Planning trips was once a daunting task. Travellers would have to scour and compare information across hotel chains, airlines and other travel servicers, all of which operated with their own standards - making communication in the travel industry extremely problematic.
However, since the late 1950s when the first Global Distribution System came into play, the travel industry has made unparalleled progress toward developing standards that different sectors of the industry abide by, with demonstrable success. Over the years, booking a trip has gone from three hours to three minutes, according to the Travel Technology Association (TTA).
The Open Travel Alliance and industry leaders led the revolution by recognizing the lack of standards and pursuing solutions, taking advantage of the technology wave of the 20th and 21st century. Open Travel provided the travel industry with a standard interoperability language for the distribution of electronic messages using Extensible Markup Language (XML) that is now widely adopted. This provides a comprehensive and universal “standard” for the transmission of data between travel partners and even their affiliates (Air, Car, Rail, Hotels, Tours and Activities, etc.).
This standardization reform opened up lines of communication across the industry, ushering in a new era of travel technology. Suddenly, travellers could book reservations and tickets with a few clicks or taps on a screen. Travel became less hectic and demanding on customers.
Now the challenge for the travel industry is keeping that momentum going forward in a hyperglobalized, on-demand world. It is the age of smart technology, one in which cars will soon begin driving themselves and clothes will monitor health. Customers are opting more than ever for convenience and transparency.
So how did the travel industry ensure that it used technology to its advantage, rather than its detriment? In order for the industry to continue moving forward, it was imperative that the industry maintained its standards (updating them where appropriate), but used them in innovative ways to keep travel quick, accessible and open.
To that effect, online travel agencies (OTAs) have effectively made use of existing technology and the advantages standards have afforded the travel industry. OTAs collect information from servicers across the industry and provide that information directly to consumers in one place, allowing travelers to compare accommodations and streamline purchases. According to a 2015 survey by the TTA, about 70% of Americans relied on OTAs to book travel accommodations because the platforms allowed for safe, fast and easy booking.
The leaders of the global technology industry should take note. With all the advances in technology taking place, consumers may be overwhelmed by the options that are opened up to them. They can control garage doors, lights, and refrigerators all with a swipe on their smartphone - but how many apps does it take to accomplish each of these tasks? Consumers don’t necessarily want to check in to multiple apps to achieve common purposes, so just as the travel industry simplified with standards, so should the tech industry.
At this year’s CES (Consumer Electronics Show), attendees were inundated in new and innovative technologies; over 3,800 exhibitions were shown. However, with all of these emerging technologies, the tech industry should recall the simplification of the travel industry.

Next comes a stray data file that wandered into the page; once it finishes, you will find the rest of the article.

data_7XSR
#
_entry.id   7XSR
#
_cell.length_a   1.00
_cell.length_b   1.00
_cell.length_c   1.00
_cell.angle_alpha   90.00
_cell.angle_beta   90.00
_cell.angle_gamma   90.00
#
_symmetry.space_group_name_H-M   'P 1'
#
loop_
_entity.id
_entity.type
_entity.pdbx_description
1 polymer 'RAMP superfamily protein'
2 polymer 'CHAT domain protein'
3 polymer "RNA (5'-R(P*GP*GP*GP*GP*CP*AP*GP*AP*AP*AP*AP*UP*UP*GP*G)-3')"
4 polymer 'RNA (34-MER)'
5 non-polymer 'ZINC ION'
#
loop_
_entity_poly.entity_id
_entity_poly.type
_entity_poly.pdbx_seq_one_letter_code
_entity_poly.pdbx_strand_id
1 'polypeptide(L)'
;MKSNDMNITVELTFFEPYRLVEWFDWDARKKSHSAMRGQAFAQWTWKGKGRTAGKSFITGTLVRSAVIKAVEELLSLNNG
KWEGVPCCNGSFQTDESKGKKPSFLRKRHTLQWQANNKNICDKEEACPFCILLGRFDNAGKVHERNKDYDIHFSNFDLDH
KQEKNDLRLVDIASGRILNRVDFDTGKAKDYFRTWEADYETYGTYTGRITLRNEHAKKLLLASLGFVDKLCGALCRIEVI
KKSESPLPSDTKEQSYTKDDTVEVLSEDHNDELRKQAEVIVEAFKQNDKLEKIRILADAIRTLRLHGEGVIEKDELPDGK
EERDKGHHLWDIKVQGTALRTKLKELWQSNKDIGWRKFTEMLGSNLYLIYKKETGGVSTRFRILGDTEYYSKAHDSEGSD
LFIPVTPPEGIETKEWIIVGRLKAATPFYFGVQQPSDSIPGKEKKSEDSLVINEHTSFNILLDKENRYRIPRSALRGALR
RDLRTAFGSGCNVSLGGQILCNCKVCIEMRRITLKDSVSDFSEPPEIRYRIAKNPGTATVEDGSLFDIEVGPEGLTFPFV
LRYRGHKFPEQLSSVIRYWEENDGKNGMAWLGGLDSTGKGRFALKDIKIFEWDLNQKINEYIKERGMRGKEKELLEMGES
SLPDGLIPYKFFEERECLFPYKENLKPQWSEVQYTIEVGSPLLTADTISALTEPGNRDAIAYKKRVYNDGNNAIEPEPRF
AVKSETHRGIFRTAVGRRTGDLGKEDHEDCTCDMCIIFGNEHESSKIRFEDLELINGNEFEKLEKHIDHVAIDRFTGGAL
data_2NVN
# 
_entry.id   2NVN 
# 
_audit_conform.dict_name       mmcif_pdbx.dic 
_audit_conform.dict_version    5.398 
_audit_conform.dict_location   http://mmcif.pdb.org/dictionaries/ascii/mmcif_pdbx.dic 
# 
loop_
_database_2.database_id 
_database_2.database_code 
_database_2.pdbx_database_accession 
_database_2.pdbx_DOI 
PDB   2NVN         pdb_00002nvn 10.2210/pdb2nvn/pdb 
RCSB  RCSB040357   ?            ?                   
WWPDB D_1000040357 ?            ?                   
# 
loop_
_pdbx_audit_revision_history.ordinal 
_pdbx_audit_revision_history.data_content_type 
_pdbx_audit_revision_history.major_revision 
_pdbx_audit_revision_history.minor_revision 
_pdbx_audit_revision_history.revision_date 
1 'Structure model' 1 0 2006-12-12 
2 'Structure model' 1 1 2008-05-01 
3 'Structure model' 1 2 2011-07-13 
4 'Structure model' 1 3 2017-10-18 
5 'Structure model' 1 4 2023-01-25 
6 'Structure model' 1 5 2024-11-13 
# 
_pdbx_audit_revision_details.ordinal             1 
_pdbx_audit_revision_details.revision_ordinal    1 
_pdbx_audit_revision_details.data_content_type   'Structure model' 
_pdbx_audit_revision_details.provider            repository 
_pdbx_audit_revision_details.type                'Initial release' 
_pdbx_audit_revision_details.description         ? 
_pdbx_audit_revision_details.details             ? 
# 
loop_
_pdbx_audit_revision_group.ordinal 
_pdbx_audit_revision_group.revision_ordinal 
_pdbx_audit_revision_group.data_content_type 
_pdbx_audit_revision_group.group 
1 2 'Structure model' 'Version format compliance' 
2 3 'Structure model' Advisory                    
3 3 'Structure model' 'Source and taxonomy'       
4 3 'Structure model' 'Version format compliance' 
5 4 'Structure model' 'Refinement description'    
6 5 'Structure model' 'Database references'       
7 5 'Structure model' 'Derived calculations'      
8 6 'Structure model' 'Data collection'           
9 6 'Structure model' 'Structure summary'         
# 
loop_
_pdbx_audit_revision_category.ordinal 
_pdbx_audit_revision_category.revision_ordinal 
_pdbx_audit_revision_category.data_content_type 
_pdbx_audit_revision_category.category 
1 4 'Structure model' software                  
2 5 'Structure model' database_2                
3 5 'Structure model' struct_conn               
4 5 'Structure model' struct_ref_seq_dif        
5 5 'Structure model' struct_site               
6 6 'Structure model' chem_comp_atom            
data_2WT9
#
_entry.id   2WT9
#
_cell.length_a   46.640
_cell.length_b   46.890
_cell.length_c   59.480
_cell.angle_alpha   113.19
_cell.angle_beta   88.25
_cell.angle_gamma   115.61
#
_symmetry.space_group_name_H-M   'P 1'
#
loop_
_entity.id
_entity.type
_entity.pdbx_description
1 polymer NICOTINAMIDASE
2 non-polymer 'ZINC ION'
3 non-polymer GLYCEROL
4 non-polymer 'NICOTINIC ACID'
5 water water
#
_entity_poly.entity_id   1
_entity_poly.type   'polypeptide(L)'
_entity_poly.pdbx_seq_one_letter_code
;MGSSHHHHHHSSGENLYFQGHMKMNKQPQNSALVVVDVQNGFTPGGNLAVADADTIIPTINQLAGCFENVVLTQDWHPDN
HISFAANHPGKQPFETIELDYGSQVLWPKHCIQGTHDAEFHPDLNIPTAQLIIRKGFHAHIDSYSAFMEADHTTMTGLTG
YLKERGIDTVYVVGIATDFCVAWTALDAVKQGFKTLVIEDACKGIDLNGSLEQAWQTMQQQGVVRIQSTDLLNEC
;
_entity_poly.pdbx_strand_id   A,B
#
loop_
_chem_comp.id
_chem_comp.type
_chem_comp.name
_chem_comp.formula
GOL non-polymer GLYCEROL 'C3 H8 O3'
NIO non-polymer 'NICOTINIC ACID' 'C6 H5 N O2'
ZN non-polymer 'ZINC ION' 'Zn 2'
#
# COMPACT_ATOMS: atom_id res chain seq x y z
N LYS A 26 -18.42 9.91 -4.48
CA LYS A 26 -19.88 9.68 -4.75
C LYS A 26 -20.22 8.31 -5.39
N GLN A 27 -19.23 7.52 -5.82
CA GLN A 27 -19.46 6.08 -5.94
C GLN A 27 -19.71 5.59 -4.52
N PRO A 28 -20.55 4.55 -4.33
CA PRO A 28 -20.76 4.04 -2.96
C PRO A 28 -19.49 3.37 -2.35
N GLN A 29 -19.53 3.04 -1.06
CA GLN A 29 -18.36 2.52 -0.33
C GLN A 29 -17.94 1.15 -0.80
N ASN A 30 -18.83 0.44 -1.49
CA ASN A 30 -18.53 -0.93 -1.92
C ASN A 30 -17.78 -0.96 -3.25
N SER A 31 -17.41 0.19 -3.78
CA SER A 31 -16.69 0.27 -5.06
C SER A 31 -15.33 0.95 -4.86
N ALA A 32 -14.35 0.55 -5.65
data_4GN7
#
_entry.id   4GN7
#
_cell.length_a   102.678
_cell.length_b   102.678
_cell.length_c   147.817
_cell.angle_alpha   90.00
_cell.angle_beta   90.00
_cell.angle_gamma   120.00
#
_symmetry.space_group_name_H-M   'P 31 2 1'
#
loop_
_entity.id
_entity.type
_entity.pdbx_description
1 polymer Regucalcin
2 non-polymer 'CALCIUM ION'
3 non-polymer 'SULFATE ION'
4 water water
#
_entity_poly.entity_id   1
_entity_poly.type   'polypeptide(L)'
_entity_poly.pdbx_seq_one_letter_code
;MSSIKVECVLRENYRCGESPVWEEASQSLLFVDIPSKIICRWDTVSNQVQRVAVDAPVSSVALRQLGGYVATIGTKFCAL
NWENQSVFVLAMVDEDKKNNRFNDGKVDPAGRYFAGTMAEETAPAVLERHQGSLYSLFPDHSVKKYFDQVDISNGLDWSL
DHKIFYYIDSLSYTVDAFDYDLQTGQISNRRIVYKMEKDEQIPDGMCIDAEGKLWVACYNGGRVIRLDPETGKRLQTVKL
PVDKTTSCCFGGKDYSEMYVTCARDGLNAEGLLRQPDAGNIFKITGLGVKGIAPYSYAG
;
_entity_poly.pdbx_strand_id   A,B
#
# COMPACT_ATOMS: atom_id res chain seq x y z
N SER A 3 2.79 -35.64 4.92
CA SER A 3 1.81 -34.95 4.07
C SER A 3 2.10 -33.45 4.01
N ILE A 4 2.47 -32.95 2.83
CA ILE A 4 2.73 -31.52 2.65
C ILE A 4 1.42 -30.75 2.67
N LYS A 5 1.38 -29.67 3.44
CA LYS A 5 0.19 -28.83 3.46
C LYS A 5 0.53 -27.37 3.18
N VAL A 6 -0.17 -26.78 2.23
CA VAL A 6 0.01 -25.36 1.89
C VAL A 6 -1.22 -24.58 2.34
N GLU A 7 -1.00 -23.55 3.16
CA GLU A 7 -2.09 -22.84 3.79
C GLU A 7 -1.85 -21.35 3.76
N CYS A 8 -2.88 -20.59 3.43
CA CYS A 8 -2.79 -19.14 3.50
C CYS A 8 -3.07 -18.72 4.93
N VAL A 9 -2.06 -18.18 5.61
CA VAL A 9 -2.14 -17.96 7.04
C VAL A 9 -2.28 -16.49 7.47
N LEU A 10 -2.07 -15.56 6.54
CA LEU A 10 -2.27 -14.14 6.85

The trend of simplification and communication between services does seem to be emerging in the tech industry, as seen at CES. “This week we saw that devices are no longer just connecting to the Internet, they are increasingly connected to each other,” said chairman and CEO of Boingo Wireless David Hagan in a CES press release. The challenge for the tech industry will be to maintain this interconnectedness, perhaps through a cohesive set of standards as done by the travel industry.
The travel industry is an excellent model of how standardization and simplification can completely alter the landscape of an industry. In a world that is growing more interconnected and having to meet faster demands via technologies that are emerging each day, it pays off to keep it simple.
About Greg Abbott
Greg Abbott is a Partner at DataArt, leading the Travel & Hospitality Practice which he formed in 2010. Greg has deep experience in executive sales & travel system operations, with 20+ years in domestic and international online travel industry sector, including entrepreneurship, management, product development, and consulting. His career in travel began in the early ’90’s while attending the University of California at Berkeley and working at the corporate campus travel agency that was later acquired by STA Travel.
Over his decade with STA Travel, Greg rose to the Director position and later departed to join NEXGEN Travel in Munich, Germany's leading online travel startup, assuming the role of Product Director for nearly four years. While at NEXGEN, his team tackled some of the most unique system and technology challenges in the hospitality & tour operator distribution landscape. On his return to the U.S., Greg joined DataArt as SVP of Travel & Hospitality to lead the charge in building out DataArt’s service to leading travel technology companies around the globe. He is a frequent speaker and a thought leader, with a loyal following in the press and social media alike. @jgabbott
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